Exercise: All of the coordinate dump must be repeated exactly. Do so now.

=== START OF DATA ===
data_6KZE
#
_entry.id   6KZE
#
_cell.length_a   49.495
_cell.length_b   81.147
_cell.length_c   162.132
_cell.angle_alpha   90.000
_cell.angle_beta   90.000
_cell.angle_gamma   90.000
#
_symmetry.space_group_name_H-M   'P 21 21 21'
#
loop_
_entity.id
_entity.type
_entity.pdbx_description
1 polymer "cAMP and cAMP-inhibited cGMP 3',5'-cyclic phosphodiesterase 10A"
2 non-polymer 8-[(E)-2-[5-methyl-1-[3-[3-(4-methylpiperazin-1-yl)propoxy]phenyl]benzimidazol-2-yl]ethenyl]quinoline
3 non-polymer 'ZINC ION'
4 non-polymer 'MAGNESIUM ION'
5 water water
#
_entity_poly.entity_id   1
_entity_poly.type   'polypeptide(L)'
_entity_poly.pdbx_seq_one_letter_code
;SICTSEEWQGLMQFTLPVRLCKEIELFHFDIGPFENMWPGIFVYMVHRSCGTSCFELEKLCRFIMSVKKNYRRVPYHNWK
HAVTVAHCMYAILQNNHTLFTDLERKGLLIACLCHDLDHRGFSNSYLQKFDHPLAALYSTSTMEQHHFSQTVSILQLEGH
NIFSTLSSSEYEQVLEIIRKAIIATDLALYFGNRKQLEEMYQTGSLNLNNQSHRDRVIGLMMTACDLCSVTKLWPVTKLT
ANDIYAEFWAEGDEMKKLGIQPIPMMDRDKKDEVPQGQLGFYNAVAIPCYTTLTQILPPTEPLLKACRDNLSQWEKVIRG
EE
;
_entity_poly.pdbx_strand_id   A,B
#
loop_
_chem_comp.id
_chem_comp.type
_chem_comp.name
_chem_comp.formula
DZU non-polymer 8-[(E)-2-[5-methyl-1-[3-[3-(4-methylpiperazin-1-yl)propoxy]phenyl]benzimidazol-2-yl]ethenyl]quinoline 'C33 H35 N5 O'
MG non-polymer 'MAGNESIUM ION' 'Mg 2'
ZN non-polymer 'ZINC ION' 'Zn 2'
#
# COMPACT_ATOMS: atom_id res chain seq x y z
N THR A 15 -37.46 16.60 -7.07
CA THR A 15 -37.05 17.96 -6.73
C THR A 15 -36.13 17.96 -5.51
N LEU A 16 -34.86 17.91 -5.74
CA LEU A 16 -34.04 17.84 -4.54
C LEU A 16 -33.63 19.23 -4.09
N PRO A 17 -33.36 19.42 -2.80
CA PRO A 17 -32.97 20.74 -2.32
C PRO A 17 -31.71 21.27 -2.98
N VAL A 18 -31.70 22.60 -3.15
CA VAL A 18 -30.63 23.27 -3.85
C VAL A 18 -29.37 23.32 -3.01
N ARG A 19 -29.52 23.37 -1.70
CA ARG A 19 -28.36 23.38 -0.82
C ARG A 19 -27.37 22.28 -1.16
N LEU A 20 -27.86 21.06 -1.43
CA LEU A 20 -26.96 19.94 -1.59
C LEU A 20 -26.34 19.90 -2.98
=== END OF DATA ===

data_6KZE
#
_entry.id   6KZE
#
_cell.length_a   49.495
_cell.length_b   81.147
_cell.length_c   162.132
_cell.angle_alpha   90.000
_cell.angle_beta   90.000
_cell.angle_gamma   90.000
#
_symmetry.space_group_name_H-M   'P 21 21 21'
#
loop_
_entity.id
_entity.type
_entity.pdbx_description
1 polymer "cAMP and cAMP-inhibited cGMP 3',5'-cyclic phosphodiesterase 10A"
2 non-polymer 8-[(E)-2-[5-methyl-1-[3-[3-(4-methylpiperazin-1-yl)propoxy]phenyl]benzimidazol-2-yl]ethenyl]quinoline
3 non-polymer 'ZINC ION'
4 non-polymer 'MAGNESIUM ION'
5 water water
#
_entity_poly.entity_id   1
_entity_poly.type   'polypeptide(L)'
_entity_poly.pdbx_seq_one_letter_code
;SICTSEEWQGLMQFTLPVRLCKEIELFHFDIGPFENMWPGIFVYMVHRSCGTSCFELEKLCRFIMSVKKNYRRVPYHNWK
HAVTVAHCMYAILQNNHTLFTDLERKGLLIACLCHDLDHRGFSNSYLQKFDHPLAALYSTSTMEQHHFSQTVSILQLEGH
NIFSTLSSSEYEQVLEIIRKAIIATDLALYFGNRKQLEEMYQTGSLNLNNQSHRDRVIGLMMTACDLCSVTKLWPVTKLT
ANDIYAEFWAEGDEMKKLGIQPIPMMDRDKKDEVPQGQLGFYNAVAIPCYTTLTQILPPTEPLLKACRDNLSQWEKVIRG
EE
;
_entity_poly.pdbx_strand_id   A,B
#
loop_
_chem_comp.id
_chem_comp.type
_chem_comp.name
_chem_comp.formula
DZU non-polymer 8-[(E)-2-[5-methyl-1-[3-[3-(4-methylpiperazin-1-yl)propoxy]phenyl]benzimidazol-2-yl]ethenyl]quinoline 'C33 H35 N5 O'
MG non-polymer 'MAGNESIUM ION' 'Mg 2'
ZN non-polymer 'ZINC ION' 'Zn 2'
#
# COMPACT_ATOMS: atom_id res chain seq x y z
N THR A 15 -37.46 16.60 -7.07
CA THR A 15 -37.05 17.96 -6.73
C THR A 15 -36.13 17.96 -5.51
N LEU A 16 -34.86 17.91 -5.74
CA LEU A 16 -34.04 17.84 -4.54
C LEU A 16 -33.63 19.23 -4.09
N PRO A 17 -33.36 19.42 -2.80
CA PRO A 17 -32.97 20.74 -2.32
C PRO A 17 -31.71 21.27 -2.98
N VAL A 18 -31.70 22.60 -3.15
CA VAL A 18 -30.63 23.27 -3.85
C VAL A 18 -29.37 23.32 -3.01
N ARG A 19 -29.52 23.37 -1.70
CA ARG A 19 -28.36 23.38 -0.82
C ARG A 19 -27.37 22.28 -1.16
N LEU A 20 -27.86 21.06 -1.43
CA LEU A 20 -26.96 19.94 -1.59
C LEU A 20 -26.34 19.90 -2.98